The DCCC’s $400,000 reservation in Indianapolis makes it the first House committee on either side to book time in Indiana’s open 5th District, a historically red suburban seat that’s been rapidly moving to the left. The Club for Growth, though, has been airing ads here to help Republican Victoria Spartz.

Ballot Measures

ND Ballot: On Tuesday, the North Dakota Supreme Court unanimously voted to remove Measure 3, which would have set up a top-four voting system and taken away the GOP legislature’s unfettered control over legislative redistricting and put it in the hands of a bipartisan commission, from the November ballot. In their decision, the justices wrote that the petitions organizers had circulated did “not comply with the constitutional requirement that it contain the full text of the measure.”

A top-four initiative will be on the ballot this fall in Alaska, while litigation is still ongoing in Arkansas over a similar measure. This system would require all the candidates to face off on one primary ballot, and the top four vote-getters would advance. In the general election, voters would then be able to rank their choices using instant-runoff voting.

PRIMARY RESULT RECAPS

OK-05: State Sen. Stephanie Bice won Tuesday’s Republican primary runoff 53-47 against businesswoman Terry Neese in Oklahoma’s 5th Congressional District. Just after the contest was decided, the DCCC released an early August survey from GQR Research that found freshman Democratic Rep. Kendra Horn leading Bice 51-46; the sample also gave Donald Trump just a 48-47 edge in an Oklahoma City-based seat he’d carried 53-40 four years ago. We haven’t seen any other polling here.

Horn pulled off what was arguably the biggest upset of 2018 when she unseated Republican Rep. Steve Russell in a seat the GOP had held for 44 years, and both parties are preparing for an expensive contest here. The NRCC and the Congressional Leadership Fund have reserved $4.3 million in fall TV time to go after Horn, and the CLF aired its very first general election ad of the cycle against her this week. The DCCC and House Majority PAC, meanwhile, have booked $1.7 million to aid the incumbent.

Horn herself will start the contest with a huge financial edge over Bice. The incumbent had $2.6 million on-hand at the end of June, while Bice had to spend nearly two additional months going through an expensive contest against Neese and the anti-tax Club for Growth, which dropped $635,000 on anti-Bice ads for the runoff. Still, while Bice has only a little more than two months to raise money for the general election, conservative donors will likely aid her now that she’s their nominee in a key seat. Daily Kos Elections rates this contest as a Tossup.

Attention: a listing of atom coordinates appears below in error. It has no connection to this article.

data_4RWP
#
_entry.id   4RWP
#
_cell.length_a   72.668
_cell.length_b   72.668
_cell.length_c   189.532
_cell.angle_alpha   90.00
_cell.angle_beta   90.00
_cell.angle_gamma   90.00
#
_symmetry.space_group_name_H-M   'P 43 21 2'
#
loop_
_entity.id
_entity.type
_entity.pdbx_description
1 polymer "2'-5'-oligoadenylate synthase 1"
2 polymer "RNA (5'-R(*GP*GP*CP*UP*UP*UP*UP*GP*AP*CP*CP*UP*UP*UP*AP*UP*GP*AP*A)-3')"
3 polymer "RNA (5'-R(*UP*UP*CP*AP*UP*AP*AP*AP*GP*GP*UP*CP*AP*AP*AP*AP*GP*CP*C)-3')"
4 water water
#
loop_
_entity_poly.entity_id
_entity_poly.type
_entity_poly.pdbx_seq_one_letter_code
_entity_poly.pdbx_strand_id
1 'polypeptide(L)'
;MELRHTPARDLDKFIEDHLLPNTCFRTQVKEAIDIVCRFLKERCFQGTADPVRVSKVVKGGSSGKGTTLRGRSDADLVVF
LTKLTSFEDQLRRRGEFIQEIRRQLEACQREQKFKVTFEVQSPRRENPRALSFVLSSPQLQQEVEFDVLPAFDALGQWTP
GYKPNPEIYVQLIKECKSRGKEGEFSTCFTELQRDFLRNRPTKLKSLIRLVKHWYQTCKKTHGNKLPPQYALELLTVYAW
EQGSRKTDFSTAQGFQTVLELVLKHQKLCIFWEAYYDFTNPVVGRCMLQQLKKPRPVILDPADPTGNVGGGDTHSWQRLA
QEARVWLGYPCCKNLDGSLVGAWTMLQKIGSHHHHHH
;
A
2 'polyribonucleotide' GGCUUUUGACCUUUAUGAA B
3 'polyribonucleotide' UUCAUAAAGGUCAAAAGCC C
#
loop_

Election Changes

Massachusetts: The Massachusetts Supreme Court has rejected a lawsuit brought by Becky Walker Grossman, one of eight Democrats running for the state’s open 4th Congressional District, that had asked that officials count all ballots postmarked by Sept. 1 (the day of the primary) and received within 10 days. The court ruled that existing state law, which requires that ballots be received by Election Day, does not violate the Constitution.

Ad Roundup

GA-Sen-B: Raphael Warnock (D)
IA-Sen: Theresa Greenfield (D) (here and here); Senate Majority PAC – anti-Joni Ernst (R-inc); DSCC – anti-Ernst (R-inc)
MT-Sen: DSCC – anti-Steve Daines (R-inc)
SC-Sen: Jaime Harrison (D)
NC-Gov: Roy Cooper (D-inc)
AR-02: Joyce Elliott (D)
CA-21: TJ Cox (D-inc) (in Spanish)
IN-05: Christina Hale (D)
NM-02: Congressional Leadership Fund – anti-Xochitl Torres Small (D-inc)
NY-22: Congressional Leadership Fund – anti-Anthony Brindisi (D-inc)
OH-01: Kate Schroder (D)
VA-07: Congressional Leadership Fund – anti-Abigail Spanberger (D-inc)